Names Not Numbers

 

By: Dr. Kevin Tully

Pastor, Waxahachie FUMC

Central District

 

Read: Luke 19: 1-6

He entered Jericho and was passing through it. A man was there named Zacchaeus; he was a chief tax collector and was rich. He was trying to see who Jesus was, but on account of the crowd he could not, because he was short in stature. So he ran ahead and climbed a sycamore tree to see him, because he was going to pass that way. When Jesus came to the place, he looked up and said to him, “Zacchaeus, hurry and come down; for I must stay at your house today.”

 

Years ago, Dr. Don Benton told a about an occurrence during a U.S. census year. One of the census takers went up to a house where there were several children.  He asked the mother, "How many children do you have?"  The mother responded by giving the names of the children.  "There is Mary and John and Tom…" and as she continued the census taker interrupted, "I don't need to know their names, only their number."  The mother replied, "Sir, my children don't have numbers, they have names."

 

In the church I serve, we take a moment during our weekly staff meeting to mention the names of those who are repeat worship visitors. We ask for staff members to share anything they may know about these persons – their appearance, where they were sitting, if they’re friends with someone in the church who may have invited them. This is our way of remembering and respecting that they are more than numbers or potential dollars – they have names and are children of God. We all covenant together to try and greet them next time they’re here and call them by name if possible.

 

Even in churches where this seems impossible – those who may have dozens of first-time visitors every week – this practice, I think can be modified so that those who are return guests are known and welcomed.  The extent to which we are willing to learn about, welcome, and know by name the people whom the Lord gives us an opportunity to reach tells something about us, and how much we value that opportunity and those persons. Yes, they will be connected to us in a special way if and when they join the church, but they matter to God and are our brothers and sisters prior to that happening – and whether it happens or not.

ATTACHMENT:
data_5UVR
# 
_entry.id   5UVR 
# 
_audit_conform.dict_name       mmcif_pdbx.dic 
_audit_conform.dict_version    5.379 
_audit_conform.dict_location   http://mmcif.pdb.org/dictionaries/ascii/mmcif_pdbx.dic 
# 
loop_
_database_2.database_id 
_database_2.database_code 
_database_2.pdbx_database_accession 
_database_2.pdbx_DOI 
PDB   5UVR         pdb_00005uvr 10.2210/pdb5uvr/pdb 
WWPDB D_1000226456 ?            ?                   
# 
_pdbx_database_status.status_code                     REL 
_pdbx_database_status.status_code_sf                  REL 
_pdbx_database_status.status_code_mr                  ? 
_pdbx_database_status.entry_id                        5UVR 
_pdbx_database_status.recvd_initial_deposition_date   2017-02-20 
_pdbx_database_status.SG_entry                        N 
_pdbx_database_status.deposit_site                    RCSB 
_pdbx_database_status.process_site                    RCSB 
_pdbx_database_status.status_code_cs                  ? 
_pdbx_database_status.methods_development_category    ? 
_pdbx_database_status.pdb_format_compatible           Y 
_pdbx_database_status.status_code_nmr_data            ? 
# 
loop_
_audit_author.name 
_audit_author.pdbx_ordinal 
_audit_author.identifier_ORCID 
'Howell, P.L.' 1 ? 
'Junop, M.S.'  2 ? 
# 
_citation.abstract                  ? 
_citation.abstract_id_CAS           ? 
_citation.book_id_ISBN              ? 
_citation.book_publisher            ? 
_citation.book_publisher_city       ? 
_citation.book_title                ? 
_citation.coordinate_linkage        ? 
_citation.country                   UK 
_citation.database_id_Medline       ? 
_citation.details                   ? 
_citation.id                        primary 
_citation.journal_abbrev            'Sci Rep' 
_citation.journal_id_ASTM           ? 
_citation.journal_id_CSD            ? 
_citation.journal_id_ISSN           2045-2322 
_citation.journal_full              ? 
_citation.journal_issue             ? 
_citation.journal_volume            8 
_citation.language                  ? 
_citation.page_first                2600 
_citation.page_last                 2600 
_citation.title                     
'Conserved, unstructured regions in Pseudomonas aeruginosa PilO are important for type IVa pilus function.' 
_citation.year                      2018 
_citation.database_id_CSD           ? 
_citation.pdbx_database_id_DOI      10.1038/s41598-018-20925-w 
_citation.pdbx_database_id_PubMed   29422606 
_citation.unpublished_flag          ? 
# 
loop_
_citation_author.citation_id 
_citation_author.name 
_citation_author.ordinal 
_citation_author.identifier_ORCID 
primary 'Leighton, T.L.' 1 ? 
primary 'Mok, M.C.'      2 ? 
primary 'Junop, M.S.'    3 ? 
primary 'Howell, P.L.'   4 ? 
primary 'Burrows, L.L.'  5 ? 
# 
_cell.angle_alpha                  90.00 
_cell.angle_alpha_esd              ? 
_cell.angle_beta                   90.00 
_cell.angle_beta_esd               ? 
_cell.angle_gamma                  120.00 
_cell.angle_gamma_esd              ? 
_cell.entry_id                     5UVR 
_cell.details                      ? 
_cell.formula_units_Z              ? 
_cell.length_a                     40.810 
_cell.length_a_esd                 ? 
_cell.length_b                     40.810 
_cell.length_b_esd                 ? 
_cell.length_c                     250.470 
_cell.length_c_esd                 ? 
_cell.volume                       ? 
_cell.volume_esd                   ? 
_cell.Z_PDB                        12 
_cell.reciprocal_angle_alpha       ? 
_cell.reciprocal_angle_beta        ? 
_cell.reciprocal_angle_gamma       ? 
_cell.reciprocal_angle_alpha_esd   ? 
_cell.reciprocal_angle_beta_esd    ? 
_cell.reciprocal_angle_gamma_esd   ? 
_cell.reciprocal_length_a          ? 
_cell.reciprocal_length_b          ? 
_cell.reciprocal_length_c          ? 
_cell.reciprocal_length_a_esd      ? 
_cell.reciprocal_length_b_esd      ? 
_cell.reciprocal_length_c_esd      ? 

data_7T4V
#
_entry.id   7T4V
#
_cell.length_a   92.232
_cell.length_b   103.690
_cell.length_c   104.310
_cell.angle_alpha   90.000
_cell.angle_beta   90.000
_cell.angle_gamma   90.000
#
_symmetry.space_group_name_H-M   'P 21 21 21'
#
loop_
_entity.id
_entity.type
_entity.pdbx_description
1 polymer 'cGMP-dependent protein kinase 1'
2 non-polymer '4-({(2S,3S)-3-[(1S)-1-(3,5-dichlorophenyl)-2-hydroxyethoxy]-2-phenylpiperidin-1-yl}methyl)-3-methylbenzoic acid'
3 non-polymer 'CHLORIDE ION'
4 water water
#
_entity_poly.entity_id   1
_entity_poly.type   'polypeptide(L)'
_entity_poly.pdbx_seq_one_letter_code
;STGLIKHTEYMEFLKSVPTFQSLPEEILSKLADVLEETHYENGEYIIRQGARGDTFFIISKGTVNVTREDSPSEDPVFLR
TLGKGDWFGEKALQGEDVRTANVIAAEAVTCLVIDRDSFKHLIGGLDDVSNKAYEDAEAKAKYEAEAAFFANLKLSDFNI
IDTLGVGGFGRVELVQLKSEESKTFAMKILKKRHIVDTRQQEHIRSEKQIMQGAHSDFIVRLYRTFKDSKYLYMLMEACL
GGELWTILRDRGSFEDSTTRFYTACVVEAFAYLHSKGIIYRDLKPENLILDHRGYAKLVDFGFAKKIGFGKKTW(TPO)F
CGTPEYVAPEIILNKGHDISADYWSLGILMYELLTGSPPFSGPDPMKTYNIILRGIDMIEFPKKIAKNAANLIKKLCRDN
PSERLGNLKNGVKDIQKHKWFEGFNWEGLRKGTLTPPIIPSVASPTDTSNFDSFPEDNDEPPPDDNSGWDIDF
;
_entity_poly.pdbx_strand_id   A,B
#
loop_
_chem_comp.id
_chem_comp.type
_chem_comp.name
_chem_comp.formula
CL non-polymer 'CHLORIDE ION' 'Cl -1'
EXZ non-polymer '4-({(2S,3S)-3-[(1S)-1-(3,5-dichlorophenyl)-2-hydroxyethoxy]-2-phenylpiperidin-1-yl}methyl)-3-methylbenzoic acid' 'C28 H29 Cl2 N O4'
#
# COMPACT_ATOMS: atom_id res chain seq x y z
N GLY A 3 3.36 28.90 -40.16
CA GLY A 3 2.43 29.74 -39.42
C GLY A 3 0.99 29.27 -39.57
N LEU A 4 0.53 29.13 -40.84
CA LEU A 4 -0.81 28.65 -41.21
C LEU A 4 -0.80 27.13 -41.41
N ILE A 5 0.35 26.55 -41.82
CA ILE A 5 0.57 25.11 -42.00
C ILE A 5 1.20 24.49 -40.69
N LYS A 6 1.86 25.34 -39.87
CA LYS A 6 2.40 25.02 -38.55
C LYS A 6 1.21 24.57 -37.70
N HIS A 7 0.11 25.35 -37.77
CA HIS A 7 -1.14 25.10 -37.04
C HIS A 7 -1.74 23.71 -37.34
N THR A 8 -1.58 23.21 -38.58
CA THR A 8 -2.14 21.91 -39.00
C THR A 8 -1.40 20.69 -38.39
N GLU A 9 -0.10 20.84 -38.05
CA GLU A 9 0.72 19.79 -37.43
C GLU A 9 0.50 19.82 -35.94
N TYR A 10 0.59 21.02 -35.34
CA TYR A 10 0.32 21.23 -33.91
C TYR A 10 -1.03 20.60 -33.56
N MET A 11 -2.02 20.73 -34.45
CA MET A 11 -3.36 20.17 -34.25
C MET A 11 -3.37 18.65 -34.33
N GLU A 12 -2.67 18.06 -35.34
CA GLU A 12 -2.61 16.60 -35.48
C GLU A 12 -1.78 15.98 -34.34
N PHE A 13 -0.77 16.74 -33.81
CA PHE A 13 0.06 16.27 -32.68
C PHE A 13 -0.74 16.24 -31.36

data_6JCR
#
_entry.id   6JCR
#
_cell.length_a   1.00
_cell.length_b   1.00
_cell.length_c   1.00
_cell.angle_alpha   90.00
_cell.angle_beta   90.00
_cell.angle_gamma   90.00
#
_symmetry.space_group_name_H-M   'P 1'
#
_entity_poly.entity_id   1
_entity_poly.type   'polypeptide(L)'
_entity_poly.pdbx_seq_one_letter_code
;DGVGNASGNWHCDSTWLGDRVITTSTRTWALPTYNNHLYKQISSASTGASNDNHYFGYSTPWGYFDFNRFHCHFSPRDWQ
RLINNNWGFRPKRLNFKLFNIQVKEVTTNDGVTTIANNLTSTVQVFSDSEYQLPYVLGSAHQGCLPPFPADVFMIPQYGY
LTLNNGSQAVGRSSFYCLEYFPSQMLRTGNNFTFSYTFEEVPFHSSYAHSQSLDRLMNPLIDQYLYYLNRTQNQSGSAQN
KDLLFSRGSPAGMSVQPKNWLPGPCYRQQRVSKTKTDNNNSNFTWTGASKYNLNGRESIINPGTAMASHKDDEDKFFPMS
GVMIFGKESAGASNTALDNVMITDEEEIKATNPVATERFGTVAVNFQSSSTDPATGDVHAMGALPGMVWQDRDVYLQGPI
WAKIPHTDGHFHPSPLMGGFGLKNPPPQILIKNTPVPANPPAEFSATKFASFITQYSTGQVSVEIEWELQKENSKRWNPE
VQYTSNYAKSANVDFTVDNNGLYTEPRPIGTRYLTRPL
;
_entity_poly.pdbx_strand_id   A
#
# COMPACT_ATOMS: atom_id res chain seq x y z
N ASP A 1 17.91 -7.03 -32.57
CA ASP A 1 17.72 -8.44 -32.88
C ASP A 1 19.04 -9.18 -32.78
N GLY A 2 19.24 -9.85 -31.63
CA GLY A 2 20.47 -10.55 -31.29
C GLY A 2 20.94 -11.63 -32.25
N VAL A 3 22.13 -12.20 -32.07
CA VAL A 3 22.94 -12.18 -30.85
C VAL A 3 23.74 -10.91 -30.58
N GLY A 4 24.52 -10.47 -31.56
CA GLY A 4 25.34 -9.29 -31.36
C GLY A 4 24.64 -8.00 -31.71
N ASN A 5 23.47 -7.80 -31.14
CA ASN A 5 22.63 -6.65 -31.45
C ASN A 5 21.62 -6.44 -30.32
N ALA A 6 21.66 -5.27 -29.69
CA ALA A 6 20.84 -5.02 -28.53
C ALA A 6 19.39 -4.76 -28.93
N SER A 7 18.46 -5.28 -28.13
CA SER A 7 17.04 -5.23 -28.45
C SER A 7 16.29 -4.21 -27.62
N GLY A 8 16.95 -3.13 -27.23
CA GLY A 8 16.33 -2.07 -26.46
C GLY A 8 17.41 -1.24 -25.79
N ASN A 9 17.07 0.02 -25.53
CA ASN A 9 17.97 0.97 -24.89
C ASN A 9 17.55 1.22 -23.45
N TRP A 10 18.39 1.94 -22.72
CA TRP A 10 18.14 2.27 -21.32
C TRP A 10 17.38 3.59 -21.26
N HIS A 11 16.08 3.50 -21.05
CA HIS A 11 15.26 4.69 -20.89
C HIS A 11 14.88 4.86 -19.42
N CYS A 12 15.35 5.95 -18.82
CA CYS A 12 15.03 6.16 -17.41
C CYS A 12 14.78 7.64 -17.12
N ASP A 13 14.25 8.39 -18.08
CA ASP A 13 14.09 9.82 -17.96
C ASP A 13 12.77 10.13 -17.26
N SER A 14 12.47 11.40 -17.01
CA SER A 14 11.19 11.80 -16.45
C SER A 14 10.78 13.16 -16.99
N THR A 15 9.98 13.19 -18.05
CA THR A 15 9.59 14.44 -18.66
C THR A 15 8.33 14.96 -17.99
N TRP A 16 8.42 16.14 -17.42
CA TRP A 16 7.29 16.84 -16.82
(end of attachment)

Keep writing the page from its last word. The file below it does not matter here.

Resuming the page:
The way the story of Zacchaeus is told in the Bible, we can get the impression that Jesus magically knew the tax-collector’s name and situation. In my own imagination, I prefer another possibility: that having spotted Zacchaeus up in the tree, Jesus asked someone close by, “who is that guy who’s up in that tree?”  That person may have been the one who also shared Zacchaeus’ less-than-stellar reputation. But that’s when Jesus, realizing that this fellow had made such an effort to get a look at him, called to him by name: “Zacchaeus! Come on down. I want to come over to your house!”

 

We all wish for some magical technique in our efforts to reach out in Christ’s name, and to evangelize on behalf of the church. Maybe one of the best ways is to simply realize we’re dealing with people, not numbers, and that each person has a name. We should at least try to learn that name. Who knows? We might even be invited into their house one day.

 

 

February 19th, 2021 – Waco, TX – 9:00-3:30

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